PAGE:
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GALLERIES > BIRDS > PSITTACIFORMES > PSITTACIDAE > NIGHT PARROT [Pezoporus occidentalis]


Night Parrot Picture
 
 

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SPECIES INFO

The Night Parrot (Pezoporus occidentalis) is a small broad-tailed parrot endemic to the continent of Australia. The species was originally placed within its own genus (Geopsittacus), but most authors now prefer to place it within the genus Pezoporus together with the Ground Parrot. The well-known budgerigar is a not-too-distant relative of these birds.

No known sightings of the bird were made between 1912 and 1979, leading to speculation that it was extinct. Sightings since 1979 have been extremely rare and the bird's population size is unknown.

Description

A relatively small parrot, the species' colour is predominantly a yellowish green, mottled with dark brown, blacks and yellows. It is distinguished from the superficially similar Ground Parrot by its shorter tail and different range and habitat. Predominantly terrestrial, taking to the air only when panicked or in search of water, the Night Parrot has furtive, nocturnal habits and"?even when it was abundant"?is apparently a highly secretive species. Its natural habitat appears to be the spinifex grass which still dominates much of the dry, dusty Australian interior; other early reports also indicate that it never strayed far from water.

Conservation status Known locations with year of observation

The population size of this species is not known. Estimates range from extinct to not threatened at all. It is currently listed on the IUCN Red List as Critically Endangered.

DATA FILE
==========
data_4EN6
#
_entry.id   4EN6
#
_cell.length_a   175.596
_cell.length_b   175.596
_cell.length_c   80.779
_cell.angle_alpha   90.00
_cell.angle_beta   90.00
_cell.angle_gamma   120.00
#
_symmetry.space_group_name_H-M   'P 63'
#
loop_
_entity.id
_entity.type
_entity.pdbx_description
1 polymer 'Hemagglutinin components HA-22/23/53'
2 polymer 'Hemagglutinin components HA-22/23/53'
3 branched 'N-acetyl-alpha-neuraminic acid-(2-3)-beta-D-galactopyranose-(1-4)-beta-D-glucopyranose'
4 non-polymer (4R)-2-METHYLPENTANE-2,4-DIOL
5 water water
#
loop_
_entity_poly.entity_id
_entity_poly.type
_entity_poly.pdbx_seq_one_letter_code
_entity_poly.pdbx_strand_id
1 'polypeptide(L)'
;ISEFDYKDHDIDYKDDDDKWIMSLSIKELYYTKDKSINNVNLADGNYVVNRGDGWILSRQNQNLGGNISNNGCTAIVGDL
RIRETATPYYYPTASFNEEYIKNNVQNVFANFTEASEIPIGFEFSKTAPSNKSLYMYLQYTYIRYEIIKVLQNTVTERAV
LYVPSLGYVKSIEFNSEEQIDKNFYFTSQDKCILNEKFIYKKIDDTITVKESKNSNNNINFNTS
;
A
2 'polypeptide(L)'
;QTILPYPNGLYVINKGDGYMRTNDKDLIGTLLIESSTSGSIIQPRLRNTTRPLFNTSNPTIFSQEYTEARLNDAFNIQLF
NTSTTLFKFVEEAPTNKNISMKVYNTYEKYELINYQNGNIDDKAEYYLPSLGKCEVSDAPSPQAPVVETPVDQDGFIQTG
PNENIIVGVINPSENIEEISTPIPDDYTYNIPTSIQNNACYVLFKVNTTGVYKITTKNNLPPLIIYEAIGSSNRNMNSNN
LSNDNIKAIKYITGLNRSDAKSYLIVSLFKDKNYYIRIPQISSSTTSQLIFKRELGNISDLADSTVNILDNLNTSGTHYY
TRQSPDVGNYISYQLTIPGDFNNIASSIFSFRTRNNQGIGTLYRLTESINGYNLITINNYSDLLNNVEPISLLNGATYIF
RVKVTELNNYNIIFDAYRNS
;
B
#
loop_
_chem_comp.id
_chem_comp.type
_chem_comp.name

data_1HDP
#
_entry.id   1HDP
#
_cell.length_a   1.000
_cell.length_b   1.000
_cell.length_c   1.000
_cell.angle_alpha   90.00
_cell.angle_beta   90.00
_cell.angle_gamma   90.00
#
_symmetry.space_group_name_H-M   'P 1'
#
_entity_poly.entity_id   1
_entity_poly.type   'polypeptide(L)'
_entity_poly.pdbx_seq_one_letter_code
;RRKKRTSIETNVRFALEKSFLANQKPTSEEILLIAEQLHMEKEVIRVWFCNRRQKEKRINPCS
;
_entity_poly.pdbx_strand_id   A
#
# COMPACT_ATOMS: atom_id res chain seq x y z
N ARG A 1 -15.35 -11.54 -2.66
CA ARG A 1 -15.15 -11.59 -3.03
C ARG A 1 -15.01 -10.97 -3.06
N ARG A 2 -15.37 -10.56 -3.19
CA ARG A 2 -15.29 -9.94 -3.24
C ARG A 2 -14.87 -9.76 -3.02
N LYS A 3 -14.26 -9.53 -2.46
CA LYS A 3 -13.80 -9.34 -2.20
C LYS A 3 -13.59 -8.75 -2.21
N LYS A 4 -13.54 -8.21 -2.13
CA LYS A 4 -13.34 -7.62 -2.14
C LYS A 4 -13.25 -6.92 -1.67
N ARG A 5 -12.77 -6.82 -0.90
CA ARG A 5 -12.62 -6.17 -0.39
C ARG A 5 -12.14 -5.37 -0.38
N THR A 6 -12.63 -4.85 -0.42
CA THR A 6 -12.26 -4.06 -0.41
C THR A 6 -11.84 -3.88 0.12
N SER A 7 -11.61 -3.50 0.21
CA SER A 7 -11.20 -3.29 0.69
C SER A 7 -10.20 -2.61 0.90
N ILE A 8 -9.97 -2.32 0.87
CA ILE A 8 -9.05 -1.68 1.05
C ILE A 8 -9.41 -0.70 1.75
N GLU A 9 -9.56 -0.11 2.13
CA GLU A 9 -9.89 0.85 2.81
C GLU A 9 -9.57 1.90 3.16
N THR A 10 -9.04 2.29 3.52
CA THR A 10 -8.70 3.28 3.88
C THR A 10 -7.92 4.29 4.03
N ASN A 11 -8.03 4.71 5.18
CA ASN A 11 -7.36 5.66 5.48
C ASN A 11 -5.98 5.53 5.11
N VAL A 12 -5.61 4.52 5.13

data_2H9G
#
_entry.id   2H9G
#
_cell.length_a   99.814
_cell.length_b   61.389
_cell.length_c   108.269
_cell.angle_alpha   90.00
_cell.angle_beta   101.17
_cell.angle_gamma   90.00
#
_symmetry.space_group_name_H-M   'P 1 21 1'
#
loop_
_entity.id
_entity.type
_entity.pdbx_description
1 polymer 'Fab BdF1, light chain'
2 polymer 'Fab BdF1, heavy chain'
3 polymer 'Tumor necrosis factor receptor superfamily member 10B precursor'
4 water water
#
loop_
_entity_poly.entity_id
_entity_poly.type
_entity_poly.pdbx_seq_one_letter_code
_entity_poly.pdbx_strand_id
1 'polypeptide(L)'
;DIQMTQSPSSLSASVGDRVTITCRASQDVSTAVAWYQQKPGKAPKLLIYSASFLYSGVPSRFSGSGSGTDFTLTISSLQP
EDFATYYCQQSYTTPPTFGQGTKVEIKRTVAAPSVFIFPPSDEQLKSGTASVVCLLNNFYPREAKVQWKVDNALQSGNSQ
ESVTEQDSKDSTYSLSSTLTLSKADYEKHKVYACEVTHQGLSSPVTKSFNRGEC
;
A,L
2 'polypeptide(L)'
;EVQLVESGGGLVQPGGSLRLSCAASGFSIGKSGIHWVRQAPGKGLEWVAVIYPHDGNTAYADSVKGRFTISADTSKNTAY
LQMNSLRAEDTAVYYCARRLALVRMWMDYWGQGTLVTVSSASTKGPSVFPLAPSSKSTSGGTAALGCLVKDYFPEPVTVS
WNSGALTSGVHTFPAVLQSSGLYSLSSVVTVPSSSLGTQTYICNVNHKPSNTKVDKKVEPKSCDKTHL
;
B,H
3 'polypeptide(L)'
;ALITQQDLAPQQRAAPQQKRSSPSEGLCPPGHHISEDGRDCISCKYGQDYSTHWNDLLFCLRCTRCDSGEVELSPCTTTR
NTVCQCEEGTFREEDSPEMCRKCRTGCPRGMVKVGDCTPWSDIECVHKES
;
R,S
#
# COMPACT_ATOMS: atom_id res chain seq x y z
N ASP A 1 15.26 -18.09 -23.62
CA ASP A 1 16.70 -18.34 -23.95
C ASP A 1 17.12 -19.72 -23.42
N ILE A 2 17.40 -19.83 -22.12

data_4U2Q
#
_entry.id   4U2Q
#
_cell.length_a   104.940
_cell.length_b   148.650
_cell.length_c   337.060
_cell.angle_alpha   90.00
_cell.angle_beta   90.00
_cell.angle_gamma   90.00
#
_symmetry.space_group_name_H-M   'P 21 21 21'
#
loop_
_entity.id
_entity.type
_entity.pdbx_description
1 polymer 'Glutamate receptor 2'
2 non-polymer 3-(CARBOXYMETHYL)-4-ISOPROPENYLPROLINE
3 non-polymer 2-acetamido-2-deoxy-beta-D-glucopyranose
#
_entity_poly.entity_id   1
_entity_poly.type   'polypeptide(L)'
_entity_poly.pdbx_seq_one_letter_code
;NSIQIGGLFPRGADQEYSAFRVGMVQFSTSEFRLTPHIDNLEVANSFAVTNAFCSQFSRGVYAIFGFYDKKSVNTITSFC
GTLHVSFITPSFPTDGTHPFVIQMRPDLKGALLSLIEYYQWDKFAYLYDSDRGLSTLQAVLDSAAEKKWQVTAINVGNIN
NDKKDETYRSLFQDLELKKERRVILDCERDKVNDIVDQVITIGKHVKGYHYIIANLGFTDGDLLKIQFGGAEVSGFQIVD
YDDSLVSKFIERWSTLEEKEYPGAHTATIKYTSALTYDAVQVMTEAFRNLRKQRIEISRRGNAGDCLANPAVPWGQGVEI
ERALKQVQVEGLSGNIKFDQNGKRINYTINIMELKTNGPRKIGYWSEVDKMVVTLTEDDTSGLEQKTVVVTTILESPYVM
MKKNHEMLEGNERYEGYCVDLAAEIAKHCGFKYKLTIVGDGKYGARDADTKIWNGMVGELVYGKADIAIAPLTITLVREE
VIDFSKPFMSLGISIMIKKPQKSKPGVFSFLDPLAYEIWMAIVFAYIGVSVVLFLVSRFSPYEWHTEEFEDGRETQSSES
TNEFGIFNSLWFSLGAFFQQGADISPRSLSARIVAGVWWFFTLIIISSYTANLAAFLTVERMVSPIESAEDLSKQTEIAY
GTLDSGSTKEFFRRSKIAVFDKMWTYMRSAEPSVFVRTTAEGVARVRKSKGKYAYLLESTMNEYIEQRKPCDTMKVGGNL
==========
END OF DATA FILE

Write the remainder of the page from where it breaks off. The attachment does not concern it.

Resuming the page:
There have been only a few reliable records of the bird since the 1880s, with the last authenticated report dating from 2006, when rangers found a dead specimen which had flown into a barbed wire fence in the Diamantina National Park in south western Queensland. Prior to this, the last reliable sighting was of three individuals in 2005 near Minga Well, in the Pilbara region of Western Australia. Reliable sightings were made in 1990 when a roadkill specimen was discovered by scientists returning from an expedition in a remote part of Queensland and 1979 when a team of scientists from the South Australian Museum spotted an apparent flock of the birds in the far north of South Australia.

Ornithologists continue to patrol the outback for signs that the species still thrives, even checking the old nests of other birds, such as the Zebra Finch, for fragments of Night Parrot feathers. The Night Parrot remains one of the most elusive and mysterious birds in the world of ornithology.





                                     



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